[Publisher’s Note: As part of an ongoing effort to bring original, thoughtful commentary to you here at the FlashReport, we are pleased to present this column from Assemblyman Bill Brough.]
In the State Assembly, numbers are part of the everyday vocabulary.
The “Rule of 41” necessary to name an Assembly Speaker; the “supermajority of 54” gave Democrats outsized control in 2013 and 2014; the “Big 5” represents the governor, majority and minority leaders of the Legislature, and their sort of annual floating budget summit.
But despite this obsession with numbers, can Sacramento do basic math?
In January, Governor Brown said it was a 2015 priority to address $59 billion worth of unmet maintenance for California’s transportation needs – a shortfall that took decades to accumulate.
This year’s budget came and went with higher priorities for the Democrats, so Governor Brown called a “special extraordinary session” to address transportation.
Does this mean freeways and bridges? Or mass transit and industrial rail? Is it about infrastructure to keep us moving? Or public/private partnerships to help us get there? No one has yet said.
If this were a game show, Democrats would of course buzz in first and give the same response every time: All the above and paid for by tax increases, new and larger user fees, and ever higher assessments on drivers, riders, and businesses.
Predictably, calls are already heard to raise the state’s gas tax. The problem is California already has one of America’s highest gas taxes and the highest gas prices in the nation. What we don’t have is one of America’s most stable and up-to-date transportation infrastructures. If high taxes gave us the roads, freeways and thoroughfares we need, it would have happened years ago.
That’s why Republicans should seize a rare opportunity for Capitol math to work in their favor. Since California law requires a supermajority to raise taxes, Republicans – if they remain united – can block any attempt by Democrats to further burden taxpayers.
The special session’s dialogue has barely begun, but I am already concerned that Republicans are reverting back to the role we are usually assigned by Democrats and reading from their script. They propose and we respond. If they demand the state put both feet on the backs of taxpayers, we are expected to eventually compromise and accede to some light stepping.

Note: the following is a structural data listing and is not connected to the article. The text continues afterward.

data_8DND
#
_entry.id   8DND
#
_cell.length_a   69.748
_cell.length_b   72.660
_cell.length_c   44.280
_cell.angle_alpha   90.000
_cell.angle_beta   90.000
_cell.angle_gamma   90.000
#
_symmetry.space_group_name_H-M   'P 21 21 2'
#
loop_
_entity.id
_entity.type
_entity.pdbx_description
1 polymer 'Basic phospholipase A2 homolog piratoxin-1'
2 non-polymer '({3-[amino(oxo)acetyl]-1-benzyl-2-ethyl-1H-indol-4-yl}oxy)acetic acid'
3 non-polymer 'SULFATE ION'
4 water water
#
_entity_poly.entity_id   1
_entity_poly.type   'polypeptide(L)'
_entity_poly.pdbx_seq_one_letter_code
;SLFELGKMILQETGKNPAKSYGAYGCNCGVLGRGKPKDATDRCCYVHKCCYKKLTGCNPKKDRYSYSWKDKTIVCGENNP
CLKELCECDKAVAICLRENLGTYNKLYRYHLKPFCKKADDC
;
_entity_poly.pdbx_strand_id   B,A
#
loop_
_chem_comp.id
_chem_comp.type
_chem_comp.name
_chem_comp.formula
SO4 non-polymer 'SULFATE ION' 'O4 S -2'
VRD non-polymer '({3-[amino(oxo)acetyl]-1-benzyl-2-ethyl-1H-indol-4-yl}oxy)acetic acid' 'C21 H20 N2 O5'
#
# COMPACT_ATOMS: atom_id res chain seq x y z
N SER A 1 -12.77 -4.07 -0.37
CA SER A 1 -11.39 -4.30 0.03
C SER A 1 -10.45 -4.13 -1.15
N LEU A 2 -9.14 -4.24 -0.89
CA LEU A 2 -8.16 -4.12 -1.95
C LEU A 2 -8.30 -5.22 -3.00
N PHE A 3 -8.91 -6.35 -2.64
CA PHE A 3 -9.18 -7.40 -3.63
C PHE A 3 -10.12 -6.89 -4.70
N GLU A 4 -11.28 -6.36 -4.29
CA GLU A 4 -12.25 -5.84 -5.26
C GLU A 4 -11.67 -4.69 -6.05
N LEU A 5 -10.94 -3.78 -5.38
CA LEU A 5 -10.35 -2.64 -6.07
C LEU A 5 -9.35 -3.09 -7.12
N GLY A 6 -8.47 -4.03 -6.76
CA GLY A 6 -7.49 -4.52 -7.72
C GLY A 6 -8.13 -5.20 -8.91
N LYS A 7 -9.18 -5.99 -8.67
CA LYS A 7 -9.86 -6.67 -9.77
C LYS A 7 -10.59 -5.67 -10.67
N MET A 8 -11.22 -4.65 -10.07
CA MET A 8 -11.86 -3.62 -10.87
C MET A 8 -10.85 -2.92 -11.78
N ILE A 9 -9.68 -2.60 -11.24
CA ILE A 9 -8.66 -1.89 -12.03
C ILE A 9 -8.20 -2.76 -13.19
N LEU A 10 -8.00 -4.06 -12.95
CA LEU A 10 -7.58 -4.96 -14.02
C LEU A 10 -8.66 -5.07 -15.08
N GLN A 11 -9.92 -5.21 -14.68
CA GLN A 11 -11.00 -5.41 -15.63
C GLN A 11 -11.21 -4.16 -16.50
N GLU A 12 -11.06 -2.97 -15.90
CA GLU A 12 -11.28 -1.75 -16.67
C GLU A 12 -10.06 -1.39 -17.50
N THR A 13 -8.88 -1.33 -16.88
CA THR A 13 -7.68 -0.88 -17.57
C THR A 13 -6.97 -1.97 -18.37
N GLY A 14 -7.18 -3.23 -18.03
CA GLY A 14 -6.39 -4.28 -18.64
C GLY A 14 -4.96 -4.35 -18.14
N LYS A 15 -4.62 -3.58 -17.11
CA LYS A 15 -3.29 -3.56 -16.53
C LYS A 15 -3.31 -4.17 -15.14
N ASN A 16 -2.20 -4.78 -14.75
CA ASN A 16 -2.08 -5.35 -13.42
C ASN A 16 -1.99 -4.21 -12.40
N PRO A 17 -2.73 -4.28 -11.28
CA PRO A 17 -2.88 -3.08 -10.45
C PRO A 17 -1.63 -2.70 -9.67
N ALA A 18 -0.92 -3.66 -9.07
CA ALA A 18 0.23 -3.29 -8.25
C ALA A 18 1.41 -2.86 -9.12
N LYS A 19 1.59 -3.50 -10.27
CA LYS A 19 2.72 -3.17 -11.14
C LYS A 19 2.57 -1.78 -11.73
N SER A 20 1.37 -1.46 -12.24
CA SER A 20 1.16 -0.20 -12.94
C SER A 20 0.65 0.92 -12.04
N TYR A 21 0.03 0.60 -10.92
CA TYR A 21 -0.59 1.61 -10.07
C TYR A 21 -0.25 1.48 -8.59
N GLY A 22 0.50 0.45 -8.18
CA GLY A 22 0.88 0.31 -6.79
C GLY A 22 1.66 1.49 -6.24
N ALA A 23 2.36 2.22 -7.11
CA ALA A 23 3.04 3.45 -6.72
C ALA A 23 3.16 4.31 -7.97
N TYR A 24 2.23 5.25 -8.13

Fundamentally, there’s only one real benefit of a special session. It’s a special session. It’s not simply overtime. Rather than simply react to the tax increase chorus and engage in the hard slog of trench warfare against special interest spending demands, we should counter with better ideas.
The Democrats may be more numerous, but they are also less agile. Their ability to counter conservative ideas is strictly limited to their power to vote them down – not in any persuasive ability to argue a better option. They are so used to getting their way they’ve forgotten any other direction to go except methodically forward – three yards and a cloud of dust.
Republicans should be nimble and move quickly with common sense proposals and consensus reforms to break through the monotony of the tax increase drumbeat. This year, Assembly Republicans put forward a solid transportation framework that now deserves fuller consideration. We should advance other proposals the people can understand and embrace
- It’s time to end the state bureaucracy’s demand for an expensive, time-consuming and repetitive environmental review process for road maintenance. This is not new construction, but repairs of roads already built. That’s like paying for a smog check every time you wash your car.
- Money may not grow on trees, but it can accumulate in state coffers. What about the $5 billion diverted by Democrats over the last five years to pay for their other preferred spending?
- Let voters decide once and for all if they truly want to pay for the state’s adventures into high speed rail, especially now that it is clear that paying for it will divert resources directly from transportation projects used by millions of people every day.
It’s time for Republicans to shake off the minority blues and adopt the rhythm of Ronald Reagan’s “happy warrior” of the loyal opposition. By granting us enough seats to deny the Democrats a supermajority, the people gave us the power and the privilege to fully engage an opportunity like this and fight for what we know they want and California needs.
Asm. Bill Brough represents California’s 73rd District in the State Assembly.